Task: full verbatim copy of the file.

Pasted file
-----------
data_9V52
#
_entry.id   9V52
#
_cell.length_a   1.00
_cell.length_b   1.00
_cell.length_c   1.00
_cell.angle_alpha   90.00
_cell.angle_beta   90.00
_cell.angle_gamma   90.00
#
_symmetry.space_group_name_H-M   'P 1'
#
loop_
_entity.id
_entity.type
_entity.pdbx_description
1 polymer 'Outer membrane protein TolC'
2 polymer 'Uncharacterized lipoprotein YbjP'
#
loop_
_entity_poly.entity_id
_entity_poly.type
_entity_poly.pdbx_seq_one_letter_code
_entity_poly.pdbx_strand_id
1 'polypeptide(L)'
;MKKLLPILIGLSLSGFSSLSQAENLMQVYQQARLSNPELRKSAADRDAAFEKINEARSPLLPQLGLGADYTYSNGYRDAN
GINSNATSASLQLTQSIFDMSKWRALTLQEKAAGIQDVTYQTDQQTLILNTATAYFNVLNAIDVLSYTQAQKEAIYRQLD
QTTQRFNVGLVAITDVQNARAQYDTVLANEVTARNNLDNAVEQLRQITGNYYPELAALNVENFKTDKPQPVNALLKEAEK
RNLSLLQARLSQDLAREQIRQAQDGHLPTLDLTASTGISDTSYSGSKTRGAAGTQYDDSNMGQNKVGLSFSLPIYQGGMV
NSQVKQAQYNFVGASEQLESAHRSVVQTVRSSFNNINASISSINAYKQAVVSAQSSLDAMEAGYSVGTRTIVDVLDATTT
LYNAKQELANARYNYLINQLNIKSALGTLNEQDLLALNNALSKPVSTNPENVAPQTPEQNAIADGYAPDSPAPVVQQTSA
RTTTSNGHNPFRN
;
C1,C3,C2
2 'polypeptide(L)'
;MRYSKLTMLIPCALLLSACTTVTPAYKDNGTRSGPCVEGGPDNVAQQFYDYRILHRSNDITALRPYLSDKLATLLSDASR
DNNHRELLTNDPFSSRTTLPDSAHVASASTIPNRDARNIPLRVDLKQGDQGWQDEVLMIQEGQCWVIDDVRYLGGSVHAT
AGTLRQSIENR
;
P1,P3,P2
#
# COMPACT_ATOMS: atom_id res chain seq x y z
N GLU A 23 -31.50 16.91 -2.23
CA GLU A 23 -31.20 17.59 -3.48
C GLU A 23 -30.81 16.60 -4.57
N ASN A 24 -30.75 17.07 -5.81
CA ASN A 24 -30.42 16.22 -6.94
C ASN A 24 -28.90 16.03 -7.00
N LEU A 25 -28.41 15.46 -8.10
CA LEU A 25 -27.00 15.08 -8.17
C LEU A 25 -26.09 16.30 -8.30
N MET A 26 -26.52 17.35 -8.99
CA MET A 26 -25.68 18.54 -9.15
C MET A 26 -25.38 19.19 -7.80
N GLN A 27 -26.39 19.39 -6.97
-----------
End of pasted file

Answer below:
data_9V52
#
_entry.id   9V52
#
_cell.length_a   1.00
_cell.length_b   1.00
_cell.length_c   1.00
_cell.angle_alpha   90.00
_cell.angle_beta   90.00
_cell.angle_gamma   90.00
#
_symmetry.space_group_name_H-M   'P 1'
#
loop_
_entity.id
_entity.type
_entity.pdbx_description
1 polymer 'Outer membrane protein TolC'
2 polymer 'Uncharacterized lipoprotein YbjP'
#
loop_
_entity_poly.entity_id
_entity_poly.type
_entity_poly.pdbx_seq_one_letter_code
_entity_poly.pdbx_strand_id
1 'polypeptide(L)'
;MKKLLPILIGLSLSGFSSLSQAENLMQVYQQARLSNPELRKSAADRDAAFEKINEARSPLLPQLGLGADYTYSNGYRDAN
GINSNATSASLQLTQSIFDMSKWRALTLQEKAAGIQDVTYQTDQQTLILNTATAYFNVLNAIDVLSYTQAQKEAIYRQLD
QTTQRFNVGLVAITDVQNARAQYDTVLANEVTARNNLDNAVEQLRQITGNYYPELAALNVENFKTDKPQPVNALLKEAEK
RNLSLLQARLSQDLAREQIRQAQDGHLPTLDLTASTGISDTSYSGSKTRGAAGTQYDDSNMGQNKVGLSFSLPIYQGGMV
NSQVKQAQYNFVGASEQLESAHRSVVQTVRSSFNNINASISSINAYKQAVVSAQSSLDAMEAGYSVGTRTIVDVLDATTT
LYNAKQELANARYNYLINQLNIKSALGTLNEQDLLALNNALSKPVSTNPENVAPQTPEQNAIADGYAPDSPAPVVQQTSA
RTTTSNGHNPFRN
;
C1,C3,C2
2 'polypeptide(L)'
;MRYSKLTMLIPCALLLSACTTVTPAYKDNGTRSGPCVEGGPDNVAQQFYDYRILHRSNDITALRPYLSDKLATLLSDASR
DNNHRELLTNDPFSSRTTLPDSAHVASASTIPNRDARNIPLRVDLKQGDQGWQDEVLMIQEGQCWVIDDVRYLGGSVHAT
AGTLRQSIENR
;
P1,P3,P2
#
# COMPACT_ATOMS: atom_id res chain seq x y z
N GLU A 23 -31.50 16.91 -2.23
CA GLU A 23 -31.20 17.59 -3.48
C GLU A 23 -30.81 16.60 -4.57
N ASN A 24 -30.75 17.07 -5.81
CA ASN A 24 -30.42 16.22 -6.94
C ASN A 24 -28.90 16.03 -7.00
N LEU A 25 -28.41 15.46 -8.10
CA LEU A 25 -27.00 15.08 -8.17
C LEU A 25 -26.09 16.30 -8.30
N MET A 26 -26.52 17.35 -8.99
CA MET A 26 -25.68 18.54 -9.15
C MET A 26 -25.38 19.19 -7.80
N GLN A 27 -26.39 19.39 -6.97